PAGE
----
On Sept. 11, 2001, when Glenn Winuk, a lawyer and volunteer fire fighter, ran into the burning buildings instead of running for safety, he did something both unexpected and also, evidently, completely in character. He did not follow his fear instinct; he followed his instinct to help. He was willing to sacrifice his own safety and, ultimately, his life, to ensure the safety of others.
Glenn’s brother, Jay, responded to the tragedy of 9/11 and the death of his brother in an improbable way as well. In grappling with his brother’s death, he decided he wanted to commemorate this terrible loss each year by asking us all to act upon our own instinct to help. He and his friend, David Paine, created an organization called MyGoodDeed. They worked against many odds and obstacles over the last decade to commemorate 9/11 as a Day of Service and Remembrance.
This unexpected response now seems entirely fitting. It helps us recapture the spirit that united our nation as we grappled with the tragedy of the 9/11 attacks. Ten years ago, on 9/12, people across the country and around the world responded with empathy and compassion. They reached out to support friends and family – and total strangers. The world embraced our nation with a spirit of solidarity, and the nation embraced the victims and their families with a generosity that took the form of uniting, giving and acting.
Ten years later, that unity seems to have been fleeting. But I believe it was recaptured, in some measure, over the last weekend in hundreds of thousands of acts of service. Points of Light Institute and our 250 HandsOn Network affiliates had the privilege of partnering with MyGoodDeed and a coalition of other organizations to activate one million people to pay tribute through service in commemorating 9/11.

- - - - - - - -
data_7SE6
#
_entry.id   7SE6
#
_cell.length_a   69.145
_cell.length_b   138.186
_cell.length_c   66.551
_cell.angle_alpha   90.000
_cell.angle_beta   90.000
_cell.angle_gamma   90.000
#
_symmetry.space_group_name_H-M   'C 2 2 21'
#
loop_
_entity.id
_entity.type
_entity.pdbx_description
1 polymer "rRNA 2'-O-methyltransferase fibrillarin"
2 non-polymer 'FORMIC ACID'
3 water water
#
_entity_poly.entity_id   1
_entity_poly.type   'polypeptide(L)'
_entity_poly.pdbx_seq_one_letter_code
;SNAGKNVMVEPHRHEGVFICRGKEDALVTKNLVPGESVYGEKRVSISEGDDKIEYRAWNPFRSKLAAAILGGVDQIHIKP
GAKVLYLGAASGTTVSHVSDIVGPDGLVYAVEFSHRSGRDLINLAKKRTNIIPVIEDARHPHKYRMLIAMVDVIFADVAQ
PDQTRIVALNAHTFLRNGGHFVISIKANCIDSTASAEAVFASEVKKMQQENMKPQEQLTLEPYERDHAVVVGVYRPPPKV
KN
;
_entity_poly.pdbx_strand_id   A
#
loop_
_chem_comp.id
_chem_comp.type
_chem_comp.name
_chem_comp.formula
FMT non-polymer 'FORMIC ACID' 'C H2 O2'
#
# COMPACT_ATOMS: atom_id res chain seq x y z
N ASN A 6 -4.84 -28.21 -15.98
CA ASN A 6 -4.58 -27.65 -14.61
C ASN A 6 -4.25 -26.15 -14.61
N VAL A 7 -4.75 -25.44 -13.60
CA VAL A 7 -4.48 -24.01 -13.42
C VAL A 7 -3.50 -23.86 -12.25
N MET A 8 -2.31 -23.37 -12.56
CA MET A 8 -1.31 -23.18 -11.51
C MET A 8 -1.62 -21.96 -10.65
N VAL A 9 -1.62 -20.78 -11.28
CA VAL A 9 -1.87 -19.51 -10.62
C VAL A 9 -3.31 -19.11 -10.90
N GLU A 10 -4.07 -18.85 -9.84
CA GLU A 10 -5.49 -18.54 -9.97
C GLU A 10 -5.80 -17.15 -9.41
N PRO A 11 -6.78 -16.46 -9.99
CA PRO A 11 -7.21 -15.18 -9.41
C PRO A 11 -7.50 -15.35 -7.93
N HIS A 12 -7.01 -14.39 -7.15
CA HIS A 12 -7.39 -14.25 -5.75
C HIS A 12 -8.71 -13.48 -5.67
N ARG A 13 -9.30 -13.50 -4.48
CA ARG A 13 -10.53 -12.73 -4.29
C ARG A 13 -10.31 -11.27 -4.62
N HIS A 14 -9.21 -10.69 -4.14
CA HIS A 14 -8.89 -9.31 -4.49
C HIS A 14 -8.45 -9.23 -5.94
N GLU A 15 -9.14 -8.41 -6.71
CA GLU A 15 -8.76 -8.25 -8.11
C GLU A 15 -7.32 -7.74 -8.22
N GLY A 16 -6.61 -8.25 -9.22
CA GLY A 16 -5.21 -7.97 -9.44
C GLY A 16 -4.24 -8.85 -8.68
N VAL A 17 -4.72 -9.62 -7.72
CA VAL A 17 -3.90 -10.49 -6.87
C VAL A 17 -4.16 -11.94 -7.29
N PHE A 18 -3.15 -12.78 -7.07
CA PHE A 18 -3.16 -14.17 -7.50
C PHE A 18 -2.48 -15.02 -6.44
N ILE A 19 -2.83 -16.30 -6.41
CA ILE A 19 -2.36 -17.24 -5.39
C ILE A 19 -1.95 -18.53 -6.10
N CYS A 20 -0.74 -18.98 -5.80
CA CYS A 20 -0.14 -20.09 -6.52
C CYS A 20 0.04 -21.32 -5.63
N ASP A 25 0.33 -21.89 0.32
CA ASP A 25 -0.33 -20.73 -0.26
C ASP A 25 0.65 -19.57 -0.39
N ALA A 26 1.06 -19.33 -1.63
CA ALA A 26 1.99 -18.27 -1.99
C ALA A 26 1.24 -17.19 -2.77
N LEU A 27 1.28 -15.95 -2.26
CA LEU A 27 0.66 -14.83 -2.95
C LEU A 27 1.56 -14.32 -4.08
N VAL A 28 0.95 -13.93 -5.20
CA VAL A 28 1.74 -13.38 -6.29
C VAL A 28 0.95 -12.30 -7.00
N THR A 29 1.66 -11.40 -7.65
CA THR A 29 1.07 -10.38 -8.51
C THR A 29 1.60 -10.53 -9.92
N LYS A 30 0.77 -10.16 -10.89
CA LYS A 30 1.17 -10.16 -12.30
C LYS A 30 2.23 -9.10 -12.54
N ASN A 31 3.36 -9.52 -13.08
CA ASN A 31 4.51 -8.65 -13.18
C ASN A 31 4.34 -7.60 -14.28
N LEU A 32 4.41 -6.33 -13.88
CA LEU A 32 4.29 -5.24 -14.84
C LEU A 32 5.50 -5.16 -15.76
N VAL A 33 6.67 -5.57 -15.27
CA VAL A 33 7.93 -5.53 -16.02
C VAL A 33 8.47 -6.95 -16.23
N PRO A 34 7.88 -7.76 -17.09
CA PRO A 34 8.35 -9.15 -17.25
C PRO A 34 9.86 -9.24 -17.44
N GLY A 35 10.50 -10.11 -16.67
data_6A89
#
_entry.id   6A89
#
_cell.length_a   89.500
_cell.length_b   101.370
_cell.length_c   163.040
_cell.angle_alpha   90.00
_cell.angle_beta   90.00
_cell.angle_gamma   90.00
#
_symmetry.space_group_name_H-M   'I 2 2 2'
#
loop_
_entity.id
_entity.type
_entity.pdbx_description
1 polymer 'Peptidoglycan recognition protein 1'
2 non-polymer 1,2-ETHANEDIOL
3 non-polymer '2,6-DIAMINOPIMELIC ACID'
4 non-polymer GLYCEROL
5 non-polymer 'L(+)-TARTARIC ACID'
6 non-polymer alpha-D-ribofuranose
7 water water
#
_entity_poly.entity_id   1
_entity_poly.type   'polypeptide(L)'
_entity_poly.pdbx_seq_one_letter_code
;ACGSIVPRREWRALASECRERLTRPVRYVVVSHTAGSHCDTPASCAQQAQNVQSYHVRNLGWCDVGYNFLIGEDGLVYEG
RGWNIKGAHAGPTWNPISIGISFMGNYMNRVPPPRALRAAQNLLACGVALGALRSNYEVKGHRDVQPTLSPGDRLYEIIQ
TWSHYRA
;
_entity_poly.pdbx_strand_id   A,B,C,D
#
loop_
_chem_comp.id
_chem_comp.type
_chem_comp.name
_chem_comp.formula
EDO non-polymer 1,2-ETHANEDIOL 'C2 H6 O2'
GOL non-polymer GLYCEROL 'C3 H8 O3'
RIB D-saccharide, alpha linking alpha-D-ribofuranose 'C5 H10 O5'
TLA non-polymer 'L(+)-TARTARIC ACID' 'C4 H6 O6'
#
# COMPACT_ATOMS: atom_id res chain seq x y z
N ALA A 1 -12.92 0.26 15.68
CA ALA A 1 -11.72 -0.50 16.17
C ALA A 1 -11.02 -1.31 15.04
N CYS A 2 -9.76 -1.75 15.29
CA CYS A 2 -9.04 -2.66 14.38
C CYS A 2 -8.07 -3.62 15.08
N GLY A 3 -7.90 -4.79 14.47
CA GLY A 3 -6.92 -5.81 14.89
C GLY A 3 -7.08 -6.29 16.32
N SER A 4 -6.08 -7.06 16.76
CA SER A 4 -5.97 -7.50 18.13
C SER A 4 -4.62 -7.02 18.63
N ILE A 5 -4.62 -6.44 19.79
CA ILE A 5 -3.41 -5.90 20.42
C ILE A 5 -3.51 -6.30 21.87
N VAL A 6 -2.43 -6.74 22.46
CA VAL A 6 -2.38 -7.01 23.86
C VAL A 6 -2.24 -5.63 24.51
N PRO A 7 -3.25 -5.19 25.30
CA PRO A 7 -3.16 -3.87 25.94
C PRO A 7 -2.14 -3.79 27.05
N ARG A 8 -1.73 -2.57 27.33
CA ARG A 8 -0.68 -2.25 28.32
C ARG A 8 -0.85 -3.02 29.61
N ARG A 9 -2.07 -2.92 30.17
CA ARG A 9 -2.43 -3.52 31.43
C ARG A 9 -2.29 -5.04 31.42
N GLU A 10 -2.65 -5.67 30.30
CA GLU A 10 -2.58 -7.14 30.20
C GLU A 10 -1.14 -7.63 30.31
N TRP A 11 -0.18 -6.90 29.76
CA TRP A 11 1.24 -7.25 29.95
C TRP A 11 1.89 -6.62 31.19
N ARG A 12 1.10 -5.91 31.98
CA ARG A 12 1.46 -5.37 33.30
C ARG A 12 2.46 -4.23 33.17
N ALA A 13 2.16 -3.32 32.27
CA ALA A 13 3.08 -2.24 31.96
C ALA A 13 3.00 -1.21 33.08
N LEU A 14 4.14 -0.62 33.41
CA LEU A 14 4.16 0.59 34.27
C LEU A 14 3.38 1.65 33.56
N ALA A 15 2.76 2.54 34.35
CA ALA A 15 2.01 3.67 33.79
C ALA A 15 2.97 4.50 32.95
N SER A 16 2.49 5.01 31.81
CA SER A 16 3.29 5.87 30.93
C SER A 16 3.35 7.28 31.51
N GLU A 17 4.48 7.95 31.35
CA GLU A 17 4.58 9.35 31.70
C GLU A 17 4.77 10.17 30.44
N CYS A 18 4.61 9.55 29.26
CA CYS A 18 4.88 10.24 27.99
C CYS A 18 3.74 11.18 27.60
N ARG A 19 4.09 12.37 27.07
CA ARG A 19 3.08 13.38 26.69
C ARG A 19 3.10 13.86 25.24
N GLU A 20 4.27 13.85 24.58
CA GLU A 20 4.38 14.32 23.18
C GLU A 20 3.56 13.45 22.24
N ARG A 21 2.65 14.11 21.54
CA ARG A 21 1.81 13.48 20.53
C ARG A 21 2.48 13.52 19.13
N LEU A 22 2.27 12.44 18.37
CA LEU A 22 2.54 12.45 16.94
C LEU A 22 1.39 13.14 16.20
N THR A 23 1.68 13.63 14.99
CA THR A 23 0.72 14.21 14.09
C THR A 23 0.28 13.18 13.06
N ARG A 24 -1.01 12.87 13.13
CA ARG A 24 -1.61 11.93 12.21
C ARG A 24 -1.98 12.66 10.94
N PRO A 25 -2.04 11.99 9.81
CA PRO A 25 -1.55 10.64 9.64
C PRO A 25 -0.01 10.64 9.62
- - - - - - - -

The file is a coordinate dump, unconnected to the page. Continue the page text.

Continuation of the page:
Hundreds of thousands of people joined hands to give back, honor the memory of those victims and heroes that were lost and assert the nation’s resiliency and compassion. More than 12,000 people volunteered with HandsOn Greater DC Cares, an almost 80 percent increase year over year. HandsOn Bay area kicked off a documentary film series, “What It Means to Be an American in a Post-9/11 World” that will run throughout the month of September, bringing together hundreds to learn, discuss and address multiculturalism and look for solutions. Volunteers with Boston Cares planted 3,000 American flags in complete silence to honor the lives lost on 9/11.
White House Chief of Staff Bill Daley, Director of the Domestic Policy Council Melody Barnes, Sen. Kirsten Gillibrand, Rep. Jerry Nadler, California Lt. Governor Gavin Newsom, Boston Mayor Thomas Menino, San Francisco Mayor Edwin Lee, and NBA Legends were just a few of the dignitaries and leaders who joined hands to serve with our affiliates.
All of this was made possible with private sector support. American Express inspired thousands of employees and customers to act and remember with the launch of their I WILL VOLUNTEER Facebook application and were the signature sponsor of the effort. National contributors included Chase, the events mobilization partner who focused on military families and veterans; Best Buy whose support enabled thousands to upload stories and post tributes on 911day.org; and GlaxoSmithKline, whose investment provided more than one million teachers with lesson plans and age-appropriate service projects.
This Day of Service and Remembrance was a reminder that, at our best, our nation addresses challenges and tragedy with compassion, generosity and service. This is a tribute to Glenn and Jay and the family, victims and heroes of 9/11 and those who have served our country in its aftermath.
On the night of the 9/11 anniversary, twin shafts of light illuminated Ground Zero in tribute. And throughout the day, a living memorial, a million volunteers, illuminated the nation through their acts of service.